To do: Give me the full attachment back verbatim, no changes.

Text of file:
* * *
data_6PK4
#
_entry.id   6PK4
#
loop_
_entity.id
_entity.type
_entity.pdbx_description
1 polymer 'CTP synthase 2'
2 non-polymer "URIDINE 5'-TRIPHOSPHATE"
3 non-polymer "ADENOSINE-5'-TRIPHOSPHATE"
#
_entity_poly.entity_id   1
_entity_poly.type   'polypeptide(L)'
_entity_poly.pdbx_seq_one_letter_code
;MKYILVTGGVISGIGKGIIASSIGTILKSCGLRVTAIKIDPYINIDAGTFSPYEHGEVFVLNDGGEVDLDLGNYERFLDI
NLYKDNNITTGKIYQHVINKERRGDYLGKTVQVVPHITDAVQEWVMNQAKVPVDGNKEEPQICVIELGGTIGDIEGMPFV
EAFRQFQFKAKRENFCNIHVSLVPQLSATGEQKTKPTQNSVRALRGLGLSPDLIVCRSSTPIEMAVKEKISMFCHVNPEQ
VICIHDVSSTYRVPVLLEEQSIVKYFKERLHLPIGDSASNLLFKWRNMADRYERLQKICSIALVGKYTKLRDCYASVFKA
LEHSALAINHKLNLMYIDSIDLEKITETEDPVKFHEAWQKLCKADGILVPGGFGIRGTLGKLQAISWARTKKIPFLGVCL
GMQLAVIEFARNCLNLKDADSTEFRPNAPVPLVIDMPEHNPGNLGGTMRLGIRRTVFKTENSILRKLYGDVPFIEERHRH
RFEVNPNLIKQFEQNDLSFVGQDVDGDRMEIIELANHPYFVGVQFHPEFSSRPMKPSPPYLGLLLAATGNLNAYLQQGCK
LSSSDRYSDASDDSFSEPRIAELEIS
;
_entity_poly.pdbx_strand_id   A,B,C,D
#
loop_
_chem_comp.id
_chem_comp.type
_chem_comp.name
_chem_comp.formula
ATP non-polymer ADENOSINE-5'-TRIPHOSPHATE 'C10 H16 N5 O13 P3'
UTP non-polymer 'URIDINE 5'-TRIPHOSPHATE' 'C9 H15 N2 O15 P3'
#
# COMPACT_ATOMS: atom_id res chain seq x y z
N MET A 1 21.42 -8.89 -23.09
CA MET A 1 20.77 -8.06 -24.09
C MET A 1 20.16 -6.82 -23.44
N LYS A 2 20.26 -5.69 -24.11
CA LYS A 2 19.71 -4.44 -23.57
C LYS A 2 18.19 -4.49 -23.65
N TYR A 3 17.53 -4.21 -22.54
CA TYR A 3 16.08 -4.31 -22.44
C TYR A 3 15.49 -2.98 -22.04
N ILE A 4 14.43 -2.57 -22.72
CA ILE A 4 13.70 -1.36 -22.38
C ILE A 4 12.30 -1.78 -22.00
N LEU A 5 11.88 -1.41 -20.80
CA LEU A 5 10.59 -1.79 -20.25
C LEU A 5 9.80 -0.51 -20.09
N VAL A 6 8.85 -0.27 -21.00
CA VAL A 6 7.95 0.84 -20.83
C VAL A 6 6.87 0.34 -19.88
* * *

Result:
data_6PK4
#
_entry.id   6PK4
#
loop_
_entity.id
_entity.type
_entity.pdbx_description
1 polymer 'CTP synthase 2'
2 non-polymer "URIDINE 5'-TRIPHOSPHATE"
3 non-polymer "ADENOSINE-5'-TRIPHOSPHATE"
#
_entity_poly.entity_id   1
_entity_poly.type   'polypeptide(L)'
_entity_poly.pdbx_seq_one_letter_code
;MKYILVTGGVISGIGKGIIASSIGTILKSCGLRVTAIKIDPYINIDAGTFSPYEHGEVFVLNDGGEVDLDLGNYERFLDI
NLYKDNNITTGKIYQHVINKERRGDYLGKTVQVVPHITDAVQEWVMNQAKVPVDGNKEEPQICVIELGGTIGDIEGMPFV
EAFRQFQFKAKRENFCNIHVSLVPQLSATGEQKTKPTQNSVRALRGLGLSPDLIVCRSSTPIEMAVKEKISMFCHVNPEQ
VICIHDVSSTYRVPVLLEEQSIVKYFKERLHLPIGDSASNLLFKWRNMADRYERLQKICSIALVGKYTKLRDCYASVFKA
LEHSALAINHKLNLMYIDSIDLEKITETEDPVKFHEAWQKLCKADGILVPGGFGIRGTLGKLQAISWARTKKIPFLGVCL
GMQLAVIEFARNCLNLKDADSTEFRPNAPVPLVIDMPEHNPGNLGGTMRLGIRRTVFKTENSILRKLYGDVPFIEERHRH
RFEVNPNLIKQFEQNDLSFVGQDVDGDRMEIIELANHPYFVGVQFHPEFSSRPMKPSPPYLGLLLAATGNLNAYLQQGCK
LSSSDRYSDASDDSFSEPRIAELEIS
;
_entity_poly.pdbx_strand_id   A,B,C,D
#
loop_
_chem_comp.id
_chem_comp.type
_chem_comp.name
_chem_comp.formula
ATP non-polymer ADENOSINE-5'-TRIPHOSPHATE 'C10 H16 N5 O13 P3'
UTP non-polymer 'URIDINE 5'-TRIPHOSPHATE' 'C9 H15 N2 O15 P3'
#
# COMPACT_ATOMS: atom_id res chain seq x y z
N MET A 1 21.42 -8.89 -23.09
CA MET A 1 20.77 -8.06 -24.09
C MET A 1 20.16 -6.82 -23.44
N LYS A 2 20.26 -5.69 -24.11
CA LYS A 2 19.71 -4.44 -23.57
C LYS A 2 18.19 -4.49 -23.65
N TYR A 3 17.53 -4.21 -22.54
CA TYR A 3 16.08 -4.31 -22.44
C TYR A 3 15.49 -2.98 -22.04
N ILE A 4 14.43 -2.57 -22.72
CA ILE A 4 13.70 -1.36 -22.38
C ILE A 4 12.30 -1.78 -22.00
N LEU A 5 11.88 -1.41 -20.80
CA LEU A 5 10.59 -1.79 -20.25
C LEU A 5 9.80 -0.51 -20.09
N VAL A 6 8.85 -0.27 -21.00
CA VAL A 6 7.95 0.84 -20.83
C VAL A 6 6.87 0.34 -19.88